Key Elements of Communication

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3 Key Elements of Effective Business Communication
By Barbara Bulleit, Global Knowledge Instructor Communication We communicate all the time, every day. Sometimes we're even aware of it! We communicate through gesture, body language, facial expressions, and tone of voice as well as through the words we speak. These variables can be joined in a variety of ways in our communication. Add to this mix: language; cultural and social differences; educational background; physical proximity; and individual fears, insecurities, strengths, and weaknesses. No wonder communication is complex! There is a huge amount of information on communication and different methodologies for improvement. The following offers one perspective on communication. First of all, being successful in business requires effective communication. This paper focuses on effective business communication, although the information can be applied generally. To untangle the mix described above and to improve communication, we can focus on several key elements: • • •

Purpose Style Listening

Purpose In business, when we communicate we usually have a purpose. Sometimes we have not considered that purpose sufficiently before beginning the dialogue, which can lead to confusion and mixed messages. So, first we must clarify our purpose. What do I want as a result of this communication? What would be a successful outcome? As an example, let's consider dialogue with an employee regarding a new assignment. Initially, we may look at the assignment and consider that its successful completion is the purpose. But let's break this process further down into smaller steps, with handing off the assignment being the first step. Our desired outcome FOR THE MEETING to hand off the assignment might be: • • • •

Employee fully understands the assignment Responds to questions to ensure understanding Is able to paraphrase assignment requirements Is aware of consequences of completing or not completing assignment

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• • • • • • •

Employee has an idea of how to proceed Articulates next steps Identifies problems, etc Or we and employee discuss together Employee knows resources available Employee knows where to go for help We and employee agree on a follow-up status check meeting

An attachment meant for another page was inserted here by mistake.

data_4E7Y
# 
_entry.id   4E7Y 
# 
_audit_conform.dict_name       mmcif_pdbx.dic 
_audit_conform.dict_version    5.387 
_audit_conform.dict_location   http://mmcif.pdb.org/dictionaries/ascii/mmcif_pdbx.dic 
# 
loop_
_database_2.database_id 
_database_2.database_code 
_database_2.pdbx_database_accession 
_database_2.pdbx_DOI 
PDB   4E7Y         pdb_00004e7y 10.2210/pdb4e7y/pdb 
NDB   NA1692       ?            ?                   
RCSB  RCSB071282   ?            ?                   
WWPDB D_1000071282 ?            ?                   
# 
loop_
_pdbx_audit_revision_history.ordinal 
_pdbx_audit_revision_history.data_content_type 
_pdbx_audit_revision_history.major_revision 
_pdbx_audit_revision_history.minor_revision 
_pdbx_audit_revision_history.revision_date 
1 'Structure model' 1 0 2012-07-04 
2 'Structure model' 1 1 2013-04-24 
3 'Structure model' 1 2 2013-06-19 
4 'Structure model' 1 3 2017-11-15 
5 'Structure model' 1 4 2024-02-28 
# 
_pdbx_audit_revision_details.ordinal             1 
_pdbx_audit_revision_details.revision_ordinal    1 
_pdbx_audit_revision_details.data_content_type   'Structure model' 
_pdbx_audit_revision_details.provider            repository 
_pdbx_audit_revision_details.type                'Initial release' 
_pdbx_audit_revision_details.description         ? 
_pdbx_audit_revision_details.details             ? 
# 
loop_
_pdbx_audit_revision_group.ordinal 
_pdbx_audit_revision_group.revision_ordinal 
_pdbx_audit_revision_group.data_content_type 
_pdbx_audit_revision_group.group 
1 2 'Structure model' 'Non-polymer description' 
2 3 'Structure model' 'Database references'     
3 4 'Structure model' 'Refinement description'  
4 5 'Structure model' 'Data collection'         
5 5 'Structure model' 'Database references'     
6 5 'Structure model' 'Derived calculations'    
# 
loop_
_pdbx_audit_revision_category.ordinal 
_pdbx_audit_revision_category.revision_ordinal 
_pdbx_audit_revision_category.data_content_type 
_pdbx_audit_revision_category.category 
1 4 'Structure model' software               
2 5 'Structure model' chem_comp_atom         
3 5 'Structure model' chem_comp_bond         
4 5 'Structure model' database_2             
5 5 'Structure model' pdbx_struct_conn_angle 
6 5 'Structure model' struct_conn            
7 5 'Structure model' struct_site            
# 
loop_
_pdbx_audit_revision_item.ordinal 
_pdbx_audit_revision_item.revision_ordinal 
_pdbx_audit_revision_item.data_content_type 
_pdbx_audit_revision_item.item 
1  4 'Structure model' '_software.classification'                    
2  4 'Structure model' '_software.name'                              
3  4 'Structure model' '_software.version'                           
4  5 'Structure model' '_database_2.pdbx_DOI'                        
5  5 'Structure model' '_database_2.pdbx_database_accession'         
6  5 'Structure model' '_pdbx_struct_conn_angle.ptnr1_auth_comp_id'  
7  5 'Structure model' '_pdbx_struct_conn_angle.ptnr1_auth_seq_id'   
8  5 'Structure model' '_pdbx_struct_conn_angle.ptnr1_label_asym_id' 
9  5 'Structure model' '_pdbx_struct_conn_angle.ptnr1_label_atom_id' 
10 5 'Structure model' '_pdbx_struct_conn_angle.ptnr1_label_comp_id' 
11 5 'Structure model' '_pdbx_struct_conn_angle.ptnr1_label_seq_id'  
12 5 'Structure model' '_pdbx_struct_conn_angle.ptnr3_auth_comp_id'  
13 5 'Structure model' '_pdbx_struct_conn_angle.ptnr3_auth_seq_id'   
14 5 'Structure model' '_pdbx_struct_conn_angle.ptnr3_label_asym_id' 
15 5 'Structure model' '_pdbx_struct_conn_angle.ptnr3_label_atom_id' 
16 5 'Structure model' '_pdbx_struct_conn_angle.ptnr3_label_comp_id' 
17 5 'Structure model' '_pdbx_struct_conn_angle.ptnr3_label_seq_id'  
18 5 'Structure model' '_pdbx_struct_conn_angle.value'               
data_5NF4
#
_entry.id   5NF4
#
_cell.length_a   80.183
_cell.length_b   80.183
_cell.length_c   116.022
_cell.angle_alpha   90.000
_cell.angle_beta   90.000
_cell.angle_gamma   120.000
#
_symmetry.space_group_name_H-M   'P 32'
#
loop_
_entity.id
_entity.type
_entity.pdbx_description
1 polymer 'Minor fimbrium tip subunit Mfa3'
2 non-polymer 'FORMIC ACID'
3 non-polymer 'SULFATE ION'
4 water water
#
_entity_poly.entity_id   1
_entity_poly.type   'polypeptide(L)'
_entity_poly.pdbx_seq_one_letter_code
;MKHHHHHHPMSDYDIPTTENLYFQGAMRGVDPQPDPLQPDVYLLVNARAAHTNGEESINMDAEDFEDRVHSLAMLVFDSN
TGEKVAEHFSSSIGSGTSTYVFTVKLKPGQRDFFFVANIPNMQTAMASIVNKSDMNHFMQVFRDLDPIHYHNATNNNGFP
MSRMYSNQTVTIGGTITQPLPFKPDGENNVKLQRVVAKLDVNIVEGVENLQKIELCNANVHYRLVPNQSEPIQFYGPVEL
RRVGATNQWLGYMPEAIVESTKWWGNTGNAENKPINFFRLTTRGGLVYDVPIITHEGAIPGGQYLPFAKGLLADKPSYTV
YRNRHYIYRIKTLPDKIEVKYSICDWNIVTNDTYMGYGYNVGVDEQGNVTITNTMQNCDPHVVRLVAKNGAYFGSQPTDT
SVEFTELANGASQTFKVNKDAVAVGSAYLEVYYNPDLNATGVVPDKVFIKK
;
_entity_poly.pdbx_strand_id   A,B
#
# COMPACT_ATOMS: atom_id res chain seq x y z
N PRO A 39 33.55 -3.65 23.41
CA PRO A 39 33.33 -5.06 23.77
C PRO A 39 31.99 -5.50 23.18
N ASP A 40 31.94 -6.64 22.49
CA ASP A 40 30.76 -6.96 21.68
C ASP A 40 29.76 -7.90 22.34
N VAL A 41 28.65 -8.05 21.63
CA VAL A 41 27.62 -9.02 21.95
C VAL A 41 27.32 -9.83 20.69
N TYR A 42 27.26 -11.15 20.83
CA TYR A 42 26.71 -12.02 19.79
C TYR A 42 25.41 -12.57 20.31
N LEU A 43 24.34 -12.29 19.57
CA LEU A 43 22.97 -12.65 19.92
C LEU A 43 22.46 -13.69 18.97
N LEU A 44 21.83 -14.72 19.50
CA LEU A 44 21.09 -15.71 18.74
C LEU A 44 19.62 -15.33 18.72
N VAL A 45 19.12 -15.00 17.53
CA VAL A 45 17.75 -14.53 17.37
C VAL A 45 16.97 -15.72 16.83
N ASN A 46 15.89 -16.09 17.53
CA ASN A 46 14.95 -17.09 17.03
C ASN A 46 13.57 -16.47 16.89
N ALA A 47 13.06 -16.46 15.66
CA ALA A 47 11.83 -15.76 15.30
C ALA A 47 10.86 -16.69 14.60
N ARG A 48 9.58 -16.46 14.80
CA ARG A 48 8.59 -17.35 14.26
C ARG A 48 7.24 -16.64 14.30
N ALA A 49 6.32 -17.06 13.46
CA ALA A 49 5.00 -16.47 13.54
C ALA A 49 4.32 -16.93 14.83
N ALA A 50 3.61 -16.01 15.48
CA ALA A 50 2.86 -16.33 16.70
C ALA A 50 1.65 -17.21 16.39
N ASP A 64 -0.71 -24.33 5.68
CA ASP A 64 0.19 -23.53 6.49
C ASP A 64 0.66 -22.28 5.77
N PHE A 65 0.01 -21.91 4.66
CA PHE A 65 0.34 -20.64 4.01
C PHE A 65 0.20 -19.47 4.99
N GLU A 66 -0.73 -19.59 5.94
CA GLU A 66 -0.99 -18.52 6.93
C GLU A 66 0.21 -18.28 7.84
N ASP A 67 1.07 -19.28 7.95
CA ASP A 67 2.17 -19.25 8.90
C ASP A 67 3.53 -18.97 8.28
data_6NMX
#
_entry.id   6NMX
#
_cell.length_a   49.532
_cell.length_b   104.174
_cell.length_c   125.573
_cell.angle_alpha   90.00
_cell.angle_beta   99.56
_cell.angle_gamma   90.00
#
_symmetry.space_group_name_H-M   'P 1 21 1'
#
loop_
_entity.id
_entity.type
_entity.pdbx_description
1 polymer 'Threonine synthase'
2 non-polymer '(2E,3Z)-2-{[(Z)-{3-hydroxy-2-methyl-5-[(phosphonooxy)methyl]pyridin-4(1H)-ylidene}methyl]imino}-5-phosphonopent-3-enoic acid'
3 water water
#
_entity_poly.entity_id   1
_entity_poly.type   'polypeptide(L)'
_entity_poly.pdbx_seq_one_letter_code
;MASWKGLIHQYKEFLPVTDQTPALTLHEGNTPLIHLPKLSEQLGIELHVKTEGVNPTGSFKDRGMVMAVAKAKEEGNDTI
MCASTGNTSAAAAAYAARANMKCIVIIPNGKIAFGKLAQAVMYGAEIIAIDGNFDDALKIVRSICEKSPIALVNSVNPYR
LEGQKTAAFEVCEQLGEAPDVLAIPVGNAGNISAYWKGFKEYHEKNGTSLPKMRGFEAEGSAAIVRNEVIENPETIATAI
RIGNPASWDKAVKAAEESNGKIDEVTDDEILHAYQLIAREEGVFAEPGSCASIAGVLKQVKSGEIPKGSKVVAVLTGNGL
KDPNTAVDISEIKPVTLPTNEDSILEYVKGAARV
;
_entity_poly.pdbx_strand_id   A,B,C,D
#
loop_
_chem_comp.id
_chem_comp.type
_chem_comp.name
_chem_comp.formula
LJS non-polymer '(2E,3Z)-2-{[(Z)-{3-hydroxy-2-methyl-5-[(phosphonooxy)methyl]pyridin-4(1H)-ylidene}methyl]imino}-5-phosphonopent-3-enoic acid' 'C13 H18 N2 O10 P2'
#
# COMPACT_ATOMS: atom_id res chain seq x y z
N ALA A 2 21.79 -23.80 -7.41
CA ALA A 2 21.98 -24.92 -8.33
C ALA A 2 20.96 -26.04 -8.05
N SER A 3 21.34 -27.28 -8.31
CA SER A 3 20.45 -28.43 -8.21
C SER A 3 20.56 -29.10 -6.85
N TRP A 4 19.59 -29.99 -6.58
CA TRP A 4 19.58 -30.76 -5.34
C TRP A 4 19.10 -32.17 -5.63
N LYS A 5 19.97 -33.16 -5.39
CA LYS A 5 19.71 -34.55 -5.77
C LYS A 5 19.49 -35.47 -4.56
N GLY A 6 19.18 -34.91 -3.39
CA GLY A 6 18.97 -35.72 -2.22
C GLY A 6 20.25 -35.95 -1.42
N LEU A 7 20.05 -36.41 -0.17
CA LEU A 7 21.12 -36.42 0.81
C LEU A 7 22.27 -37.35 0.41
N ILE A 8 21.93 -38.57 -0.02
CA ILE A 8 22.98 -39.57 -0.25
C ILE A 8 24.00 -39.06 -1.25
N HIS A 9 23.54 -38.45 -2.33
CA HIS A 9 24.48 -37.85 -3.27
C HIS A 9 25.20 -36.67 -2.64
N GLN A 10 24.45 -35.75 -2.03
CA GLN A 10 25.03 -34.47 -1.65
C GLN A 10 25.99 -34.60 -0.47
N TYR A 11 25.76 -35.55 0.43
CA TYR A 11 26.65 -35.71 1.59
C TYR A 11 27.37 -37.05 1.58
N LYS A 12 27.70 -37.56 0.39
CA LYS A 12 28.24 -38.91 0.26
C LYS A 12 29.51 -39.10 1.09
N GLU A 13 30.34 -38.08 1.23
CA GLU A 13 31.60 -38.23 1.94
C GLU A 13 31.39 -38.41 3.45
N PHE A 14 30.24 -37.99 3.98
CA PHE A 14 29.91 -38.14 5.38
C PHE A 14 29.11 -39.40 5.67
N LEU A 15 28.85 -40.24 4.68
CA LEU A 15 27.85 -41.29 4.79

If we have been successful in this first communication regarding the assignment, we have already established a paradigm for communication during the assignment work, including follow-ups to check status, make corrections, and to compliment upon completion. Clarity in the initial communication makes a huge difference. And to back up one step, clarifying our purpose before starting the communication can separate effective communication from that which is unclear, does not have sufficient detail, leaves no room for questions or advice, or does not ensure the employee can gain access to sufficient resources. A clearly identified purpose can mean the difference between success or failure, and while thinking through a purpose may take time initially, we will eventually form a consistent habit of clarifying desired outcome – which usually leads to better results. Style Style has to do with who we are and how who we are affects our communication. We may engage in dialogue with little knowledge of the impact of individual differences. Some of us may have a higher awareness of style differences and still not use this awareness when communicating. Others of us become aware of stylistic differences only when having a problem communicating. Let's stop for a moment and further define "style." Style is influenced by many factors, some of which were defined at the beginning of this article. A longer list might include culture, upbringing, religion, gender, age, education, language, race, politics - and this is not a total list. Some of the influences of our early years are mitigated or enhanced during our growth and experience. In all, we become who we are, and who we are influences our communication. Let's stay at...
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